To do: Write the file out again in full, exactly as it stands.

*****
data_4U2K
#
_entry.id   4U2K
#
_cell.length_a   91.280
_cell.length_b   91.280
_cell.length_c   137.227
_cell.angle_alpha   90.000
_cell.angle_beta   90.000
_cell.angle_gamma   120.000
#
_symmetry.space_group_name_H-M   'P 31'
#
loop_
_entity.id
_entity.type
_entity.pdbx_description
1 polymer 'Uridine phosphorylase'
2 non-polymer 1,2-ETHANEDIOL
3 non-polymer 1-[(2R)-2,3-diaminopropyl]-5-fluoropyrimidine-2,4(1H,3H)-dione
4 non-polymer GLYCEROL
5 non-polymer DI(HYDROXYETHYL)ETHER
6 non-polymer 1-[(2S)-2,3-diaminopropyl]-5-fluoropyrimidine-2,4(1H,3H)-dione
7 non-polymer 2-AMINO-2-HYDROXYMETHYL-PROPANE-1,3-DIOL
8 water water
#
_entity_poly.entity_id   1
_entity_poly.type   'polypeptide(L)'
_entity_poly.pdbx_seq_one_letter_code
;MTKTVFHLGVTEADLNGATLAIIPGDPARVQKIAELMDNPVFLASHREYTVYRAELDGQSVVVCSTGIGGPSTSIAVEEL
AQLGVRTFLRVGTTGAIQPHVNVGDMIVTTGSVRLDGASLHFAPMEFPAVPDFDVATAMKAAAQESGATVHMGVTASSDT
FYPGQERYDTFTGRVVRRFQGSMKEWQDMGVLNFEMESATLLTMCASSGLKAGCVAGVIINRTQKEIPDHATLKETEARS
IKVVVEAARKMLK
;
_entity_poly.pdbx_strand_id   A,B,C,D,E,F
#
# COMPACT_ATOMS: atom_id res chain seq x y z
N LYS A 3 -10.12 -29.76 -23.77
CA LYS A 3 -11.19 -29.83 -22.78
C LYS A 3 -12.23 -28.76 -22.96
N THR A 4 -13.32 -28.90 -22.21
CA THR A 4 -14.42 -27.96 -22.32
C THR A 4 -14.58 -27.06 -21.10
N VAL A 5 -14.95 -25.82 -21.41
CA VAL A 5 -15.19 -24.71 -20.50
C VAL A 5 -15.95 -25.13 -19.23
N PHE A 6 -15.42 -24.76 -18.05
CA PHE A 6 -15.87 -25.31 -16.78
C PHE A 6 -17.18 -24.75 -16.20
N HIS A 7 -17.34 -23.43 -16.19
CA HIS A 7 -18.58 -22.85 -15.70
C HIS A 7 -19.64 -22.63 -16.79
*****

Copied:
data_4U2K
#
_entry.id   4U2K
#
_cell.length_a   91.280
_cell.length_b   91.280
_cell.length_c   137.227
_cell.angle_alpha   90.000
_cell.angle_beta   90.000
_cell.angle_gamma   120.000
#
_symmetry.space_group_name_H-M   'P 31'
#
loop_
_entity.id
_entity.type
_entity.pdbx_description
1 polymer 'Uridine phosphorylase'
2 non-polymer 1,2-ETHANEDIOL
3 non-polymer 1-[(2R)-2,3-diaminopropyl]-5-fluoropyrimidine-2,4(1H,3H)-dione
4 non-polymer GLYCEROL
5 non-polymer DI(HYDROXYETHYL)ETHER
6 non-polymer 1-[(2S)-2,3-diaminopropyl]-5-fluoropyrimidine-2,4(1H,3H)-dione
7 non-polymer 2-AMINO-2-HYDROXYMETHYL-PROPANE-1,3-DIOL
8 water water
#
_entity_poly.entity_id   1
_entity_poly.type   'polypeptide(L)'
_entity_poly.pdbx_seq_one_letter_code
;MTKTVFHLGVTEADLNGATLAIIPGDPARVQKIAELMDNPVFLASHREYTVYRAELDGQSVVVCSTGIGGPSTSIAVEEL
AQLGVRTFLRVGTTGAIQPHVNVGDMIVTTGSVRLDGASLHFAPMEFPAVPDFDVATAMKAAAQESGATVHMGVTASSDT
FYPGQERYDTFTGRVVRRFQGSMKEWQDMGVLNFEMESATLLTMCASSGLKAGCVAGVIINRTQKEIPDHATLKETEARS
IKVVVEAARKMLK
;
_entity_poly.pdbx_strand_id   A,B,C,D,E,F
#
# COMPACT_ATOMS: atom_id res chain seq x y z
N LYS A 3 -10.12 -29.76 -23.77
CA LYS A 3 -11.19 -29.83 -22.78
C LYS A 3 -12.23 -28.76 -22.96
N THR A 4 -13.32 -28.90 -22.21
CA THR A 4 -14.42 -27.96 -22.32
C THR A 4 -14.58 -27.06 -21.10
N VAL A 5 -14.95 -25.82 -21.41
CA VAL A 5 -15.19 -24.71 -20.50
C VAL A 5 -15.95 -25.13 -19.23
N PHE A 6 -15.42 -24.76 -18.05
CA PHE A 6 -15.87 -25.31 -16.78
C PHE A 6 -17.18 -24.75 -16.20
N HIS A 7 -17.34 -23.43 -16.19
CA HIS A 7 -18.58 -22.85 -15.70
C HIS A 7 -19.64 -22.63 -16.79